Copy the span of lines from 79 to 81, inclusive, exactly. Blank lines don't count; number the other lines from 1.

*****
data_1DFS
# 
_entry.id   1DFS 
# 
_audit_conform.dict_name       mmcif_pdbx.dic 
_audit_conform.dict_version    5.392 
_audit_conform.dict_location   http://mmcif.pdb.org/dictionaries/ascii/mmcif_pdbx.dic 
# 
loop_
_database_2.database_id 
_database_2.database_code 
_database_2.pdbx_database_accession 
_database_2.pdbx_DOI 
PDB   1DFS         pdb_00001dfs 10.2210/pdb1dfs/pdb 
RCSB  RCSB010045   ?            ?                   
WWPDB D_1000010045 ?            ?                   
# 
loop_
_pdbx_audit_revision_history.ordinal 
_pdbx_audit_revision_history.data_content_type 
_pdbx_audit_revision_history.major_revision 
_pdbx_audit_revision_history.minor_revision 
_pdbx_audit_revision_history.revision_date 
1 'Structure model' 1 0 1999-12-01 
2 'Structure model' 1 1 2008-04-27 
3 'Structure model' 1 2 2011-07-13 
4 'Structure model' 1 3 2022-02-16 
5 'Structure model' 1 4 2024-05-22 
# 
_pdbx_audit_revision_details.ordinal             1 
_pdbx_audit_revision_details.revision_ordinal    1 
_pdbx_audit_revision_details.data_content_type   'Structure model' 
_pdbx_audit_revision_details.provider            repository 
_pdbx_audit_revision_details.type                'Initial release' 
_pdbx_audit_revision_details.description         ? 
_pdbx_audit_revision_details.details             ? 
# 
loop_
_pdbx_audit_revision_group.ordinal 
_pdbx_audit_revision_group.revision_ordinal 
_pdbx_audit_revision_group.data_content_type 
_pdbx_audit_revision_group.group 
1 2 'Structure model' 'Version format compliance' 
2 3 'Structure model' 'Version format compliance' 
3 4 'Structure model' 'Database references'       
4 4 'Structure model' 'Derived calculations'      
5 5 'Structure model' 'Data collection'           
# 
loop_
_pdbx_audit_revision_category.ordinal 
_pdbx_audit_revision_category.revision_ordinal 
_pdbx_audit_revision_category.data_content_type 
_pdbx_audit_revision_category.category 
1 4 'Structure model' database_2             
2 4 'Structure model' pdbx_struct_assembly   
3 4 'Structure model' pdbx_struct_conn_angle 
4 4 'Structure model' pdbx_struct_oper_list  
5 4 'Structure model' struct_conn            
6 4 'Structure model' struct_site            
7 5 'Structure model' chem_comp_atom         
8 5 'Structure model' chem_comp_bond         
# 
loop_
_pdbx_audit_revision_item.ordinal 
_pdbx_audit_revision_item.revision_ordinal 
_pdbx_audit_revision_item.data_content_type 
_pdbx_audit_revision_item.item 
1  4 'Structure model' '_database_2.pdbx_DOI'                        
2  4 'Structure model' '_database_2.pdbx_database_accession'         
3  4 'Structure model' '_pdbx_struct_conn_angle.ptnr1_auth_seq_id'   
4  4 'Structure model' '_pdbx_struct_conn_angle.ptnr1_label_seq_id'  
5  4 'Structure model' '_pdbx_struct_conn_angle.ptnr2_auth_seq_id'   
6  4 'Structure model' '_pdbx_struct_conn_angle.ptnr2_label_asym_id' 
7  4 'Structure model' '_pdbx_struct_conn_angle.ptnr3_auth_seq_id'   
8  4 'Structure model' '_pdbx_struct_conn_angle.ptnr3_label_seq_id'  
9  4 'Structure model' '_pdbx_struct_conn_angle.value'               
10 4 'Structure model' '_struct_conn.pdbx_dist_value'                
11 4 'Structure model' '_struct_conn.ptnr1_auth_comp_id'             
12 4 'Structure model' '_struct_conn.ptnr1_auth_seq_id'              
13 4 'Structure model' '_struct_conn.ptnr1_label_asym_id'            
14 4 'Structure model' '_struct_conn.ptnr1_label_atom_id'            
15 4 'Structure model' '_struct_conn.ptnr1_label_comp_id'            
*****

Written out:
12 4 'Structure model' '_struct_conn.ptnr1_auth_seq_id'              
13 4 'Structure model' '_struct_conn.ptnr1_label_asym_id'            
14 4 'Structure model' '_struct_conn.ptnr1_label_atom_id'            